Testing the password filter

The best way to test the password filter is by changing or resetting a user's password in Active Directory. If you attempt to change the password to one that does not meet the requirements, it will be rejected, and you'll see the less-than-helpful standard error message from AD

The password does not meet the length, complexity, or history requirement of the domain

In order to determine the exact reason for the rejection, you can examine the event logs on the domain controller that processed the password change request. The Application log will contain events from LithnetPasswordProtection for each password change or set attempt.

Event ID: 8196
Event Source: LithnetPasswordProtection
The password set request for rnew0001 (Ryan Newington) was rejected because it matched a password in the compromised password store.

The event logging and reporting page details all the various event codes the filter can return.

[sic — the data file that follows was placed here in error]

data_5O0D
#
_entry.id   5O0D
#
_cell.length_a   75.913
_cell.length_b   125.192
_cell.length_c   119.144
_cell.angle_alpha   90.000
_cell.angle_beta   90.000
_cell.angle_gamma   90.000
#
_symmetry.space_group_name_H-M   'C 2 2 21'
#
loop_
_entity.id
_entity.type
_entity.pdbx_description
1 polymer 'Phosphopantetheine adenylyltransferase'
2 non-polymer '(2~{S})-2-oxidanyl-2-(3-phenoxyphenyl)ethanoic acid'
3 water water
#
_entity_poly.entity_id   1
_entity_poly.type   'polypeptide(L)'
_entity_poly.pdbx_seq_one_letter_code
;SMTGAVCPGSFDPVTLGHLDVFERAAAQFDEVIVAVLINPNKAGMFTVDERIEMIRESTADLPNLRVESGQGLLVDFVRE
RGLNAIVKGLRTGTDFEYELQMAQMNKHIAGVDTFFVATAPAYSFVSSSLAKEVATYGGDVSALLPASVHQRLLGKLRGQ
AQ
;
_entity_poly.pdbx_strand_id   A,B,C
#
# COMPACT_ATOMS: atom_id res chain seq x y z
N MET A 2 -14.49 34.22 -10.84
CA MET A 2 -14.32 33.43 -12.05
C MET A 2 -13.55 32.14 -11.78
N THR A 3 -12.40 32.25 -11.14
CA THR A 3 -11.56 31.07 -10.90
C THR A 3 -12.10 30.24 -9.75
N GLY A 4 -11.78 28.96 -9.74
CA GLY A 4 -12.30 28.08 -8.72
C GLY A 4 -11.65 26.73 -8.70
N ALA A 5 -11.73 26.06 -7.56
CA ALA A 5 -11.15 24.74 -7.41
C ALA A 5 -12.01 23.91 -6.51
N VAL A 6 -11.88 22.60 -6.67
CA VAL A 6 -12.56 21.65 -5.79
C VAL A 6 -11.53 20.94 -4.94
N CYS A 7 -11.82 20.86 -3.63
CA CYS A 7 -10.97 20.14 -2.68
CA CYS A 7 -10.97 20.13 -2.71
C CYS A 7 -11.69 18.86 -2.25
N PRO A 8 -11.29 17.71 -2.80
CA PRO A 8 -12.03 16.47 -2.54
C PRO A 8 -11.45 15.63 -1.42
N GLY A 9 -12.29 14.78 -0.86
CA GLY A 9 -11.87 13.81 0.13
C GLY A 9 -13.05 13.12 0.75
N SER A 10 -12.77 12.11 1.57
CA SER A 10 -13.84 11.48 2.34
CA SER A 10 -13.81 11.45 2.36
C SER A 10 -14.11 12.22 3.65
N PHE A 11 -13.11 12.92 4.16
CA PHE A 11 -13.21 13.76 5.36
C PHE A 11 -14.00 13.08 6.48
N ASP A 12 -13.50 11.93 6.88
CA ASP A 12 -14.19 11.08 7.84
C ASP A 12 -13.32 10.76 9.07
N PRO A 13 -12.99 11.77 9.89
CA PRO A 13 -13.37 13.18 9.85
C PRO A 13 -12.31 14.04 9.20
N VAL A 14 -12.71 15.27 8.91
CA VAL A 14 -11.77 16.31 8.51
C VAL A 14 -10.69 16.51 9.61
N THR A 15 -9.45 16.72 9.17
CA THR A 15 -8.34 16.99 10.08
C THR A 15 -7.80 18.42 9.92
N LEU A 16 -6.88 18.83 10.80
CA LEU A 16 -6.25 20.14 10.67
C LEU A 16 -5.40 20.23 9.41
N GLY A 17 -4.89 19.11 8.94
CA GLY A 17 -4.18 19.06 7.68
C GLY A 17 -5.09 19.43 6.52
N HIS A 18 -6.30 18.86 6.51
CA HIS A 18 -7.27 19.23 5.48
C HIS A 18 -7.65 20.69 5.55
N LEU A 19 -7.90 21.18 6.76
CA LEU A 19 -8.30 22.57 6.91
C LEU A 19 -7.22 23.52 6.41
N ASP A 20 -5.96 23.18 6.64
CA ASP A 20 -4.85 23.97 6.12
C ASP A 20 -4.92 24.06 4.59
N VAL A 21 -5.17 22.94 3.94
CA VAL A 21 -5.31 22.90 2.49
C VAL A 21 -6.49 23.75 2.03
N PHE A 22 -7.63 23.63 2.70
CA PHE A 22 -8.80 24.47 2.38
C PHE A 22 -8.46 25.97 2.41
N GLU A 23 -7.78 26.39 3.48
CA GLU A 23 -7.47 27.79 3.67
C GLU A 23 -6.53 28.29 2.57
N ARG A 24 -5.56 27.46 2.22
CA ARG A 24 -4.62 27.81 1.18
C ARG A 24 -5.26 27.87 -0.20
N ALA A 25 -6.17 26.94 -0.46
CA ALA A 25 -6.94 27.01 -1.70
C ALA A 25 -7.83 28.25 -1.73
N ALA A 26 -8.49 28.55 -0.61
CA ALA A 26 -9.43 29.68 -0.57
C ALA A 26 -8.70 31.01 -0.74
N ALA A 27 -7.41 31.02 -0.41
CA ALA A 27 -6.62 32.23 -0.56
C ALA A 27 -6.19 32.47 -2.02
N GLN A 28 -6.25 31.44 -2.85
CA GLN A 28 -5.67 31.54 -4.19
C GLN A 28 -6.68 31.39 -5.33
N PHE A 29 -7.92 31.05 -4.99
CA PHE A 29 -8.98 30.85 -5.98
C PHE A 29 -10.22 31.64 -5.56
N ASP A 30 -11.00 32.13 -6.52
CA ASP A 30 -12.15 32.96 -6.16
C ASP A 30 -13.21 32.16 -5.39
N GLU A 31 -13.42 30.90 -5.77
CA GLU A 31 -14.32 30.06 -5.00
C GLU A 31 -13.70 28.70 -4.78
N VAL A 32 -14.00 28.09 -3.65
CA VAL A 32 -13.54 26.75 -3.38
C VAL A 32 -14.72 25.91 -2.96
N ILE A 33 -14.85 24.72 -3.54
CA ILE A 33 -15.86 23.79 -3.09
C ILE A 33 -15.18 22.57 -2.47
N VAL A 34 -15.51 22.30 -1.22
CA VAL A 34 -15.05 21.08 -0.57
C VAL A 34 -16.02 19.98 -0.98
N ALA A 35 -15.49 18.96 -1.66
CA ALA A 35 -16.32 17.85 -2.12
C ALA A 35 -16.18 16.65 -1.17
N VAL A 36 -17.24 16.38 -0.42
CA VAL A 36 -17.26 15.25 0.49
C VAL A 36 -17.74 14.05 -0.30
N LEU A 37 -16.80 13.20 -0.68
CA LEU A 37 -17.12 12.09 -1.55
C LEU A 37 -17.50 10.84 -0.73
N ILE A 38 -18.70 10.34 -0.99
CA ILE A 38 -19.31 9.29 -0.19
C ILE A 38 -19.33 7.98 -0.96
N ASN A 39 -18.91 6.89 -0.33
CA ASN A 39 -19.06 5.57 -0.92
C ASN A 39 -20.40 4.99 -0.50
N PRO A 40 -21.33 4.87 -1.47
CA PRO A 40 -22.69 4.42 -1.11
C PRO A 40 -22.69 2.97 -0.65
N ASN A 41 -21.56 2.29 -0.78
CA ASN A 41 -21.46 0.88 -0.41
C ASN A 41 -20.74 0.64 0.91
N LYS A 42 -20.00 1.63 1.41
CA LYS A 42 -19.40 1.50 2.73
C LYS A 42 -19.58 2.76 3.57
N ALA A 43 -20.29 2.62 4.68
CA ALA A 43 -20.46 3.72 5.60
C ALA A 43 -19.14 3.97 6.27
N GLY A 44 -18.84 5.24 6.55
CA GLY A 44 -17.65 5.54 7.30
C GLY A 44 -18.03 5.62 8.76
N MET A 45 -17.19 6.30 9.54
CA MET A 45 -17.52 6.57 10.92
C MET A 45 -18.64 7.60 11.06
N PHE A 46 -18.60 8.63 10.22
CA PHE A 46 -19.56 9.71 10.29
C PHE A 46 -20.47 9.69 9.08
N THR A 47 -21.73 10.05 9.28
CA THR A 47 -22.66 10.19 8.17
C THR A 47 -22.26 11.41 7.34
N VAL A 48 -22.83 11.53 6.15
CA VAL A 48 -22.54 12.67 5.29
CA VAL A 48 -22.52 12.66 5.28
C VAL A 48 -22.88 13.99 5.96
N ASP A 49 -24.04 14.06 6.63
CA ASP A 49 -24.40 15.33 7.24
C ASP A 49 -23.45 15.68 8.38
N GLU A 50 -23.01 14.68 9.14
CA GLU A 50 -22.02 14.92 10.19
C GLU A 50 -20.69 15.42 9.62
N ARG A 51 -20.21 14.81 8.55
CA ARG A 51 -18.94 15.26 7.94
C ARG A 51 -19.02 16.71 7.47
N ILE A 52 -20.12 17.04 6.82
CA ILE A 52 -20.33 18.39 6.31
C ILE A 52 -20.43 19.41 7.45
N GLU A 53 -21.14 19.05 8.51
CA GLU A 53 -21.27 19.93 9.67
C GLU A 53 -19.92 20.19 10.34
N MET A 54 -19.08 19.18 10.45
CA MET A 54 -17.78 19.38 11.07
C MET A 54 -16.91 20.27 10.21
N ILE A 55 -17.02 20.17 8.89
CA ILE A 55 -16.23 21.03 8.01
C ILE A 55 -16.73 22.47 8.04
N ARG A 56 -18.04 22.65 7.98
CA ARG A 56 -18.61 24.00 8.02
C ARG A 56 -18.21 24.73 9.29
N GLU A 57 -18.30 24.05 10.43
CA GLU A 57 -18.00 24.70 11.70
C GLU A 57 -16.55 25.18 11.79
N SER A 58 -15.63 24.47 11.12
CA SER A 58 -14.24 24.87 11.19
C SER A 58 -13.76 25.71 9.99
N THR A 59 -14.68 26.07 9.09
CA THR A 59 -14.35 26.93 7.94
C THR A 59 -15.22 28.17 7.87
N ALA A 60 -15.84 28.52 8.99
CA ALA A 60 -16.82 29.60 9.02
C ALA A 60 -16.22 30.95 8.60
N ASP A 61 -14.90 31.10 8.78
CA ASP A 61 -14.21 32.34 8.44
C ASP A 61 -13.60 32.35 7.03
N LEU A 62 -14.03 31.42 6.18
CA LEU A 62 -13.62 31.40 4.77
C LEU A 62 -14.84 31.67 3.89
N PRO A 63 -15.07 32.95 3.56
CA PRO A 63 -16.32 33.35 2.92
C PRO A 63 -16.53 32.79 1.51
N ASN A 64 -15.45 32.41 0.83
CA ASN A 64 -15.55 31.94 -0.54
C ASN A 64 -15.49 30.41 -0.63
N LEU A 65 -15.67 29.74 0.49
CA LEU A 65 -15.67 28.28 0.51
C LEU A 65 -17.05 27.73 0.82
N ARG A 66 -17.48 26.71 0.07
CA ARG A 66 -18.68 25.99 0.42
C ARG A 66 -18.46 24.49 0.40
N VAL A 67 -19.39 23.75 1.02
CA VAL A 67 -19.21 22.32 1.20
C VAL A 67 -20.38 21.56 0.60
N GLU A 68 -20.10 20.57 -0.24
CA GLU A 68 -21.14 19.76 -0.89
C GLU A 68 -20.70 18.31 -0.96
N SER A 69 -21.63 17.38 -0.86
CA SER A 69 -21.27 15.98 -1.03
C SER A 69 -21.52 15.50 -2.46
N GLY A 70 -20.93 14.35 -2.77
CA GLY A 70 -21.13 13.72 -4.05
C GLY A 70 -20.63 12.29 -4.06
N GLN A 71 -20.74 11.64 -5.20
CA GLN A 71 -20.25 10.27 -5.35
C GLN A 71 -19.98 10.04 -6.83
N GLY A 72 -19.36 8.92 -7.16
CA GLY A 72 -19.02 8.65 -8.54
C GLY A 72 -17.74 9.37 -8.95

Note: While the password filter may approve the password, it may still be rejected by Active Directory for reasons such as the minimum password age and password history. If you have other password filters installed, they also may reject the password before it reaches the Lithnet password Filter

Testing the password filter using PowerShell

You can also test the password filter using PowerShell, on any machine that has the PowerShell module installed, and the password filter group policy applied to it. Using the Get‐PasswordFilterResult cmdlet, you can call the password filter DLL, and return the exact reason for the rejection, without having to process the password change through Active Directory.

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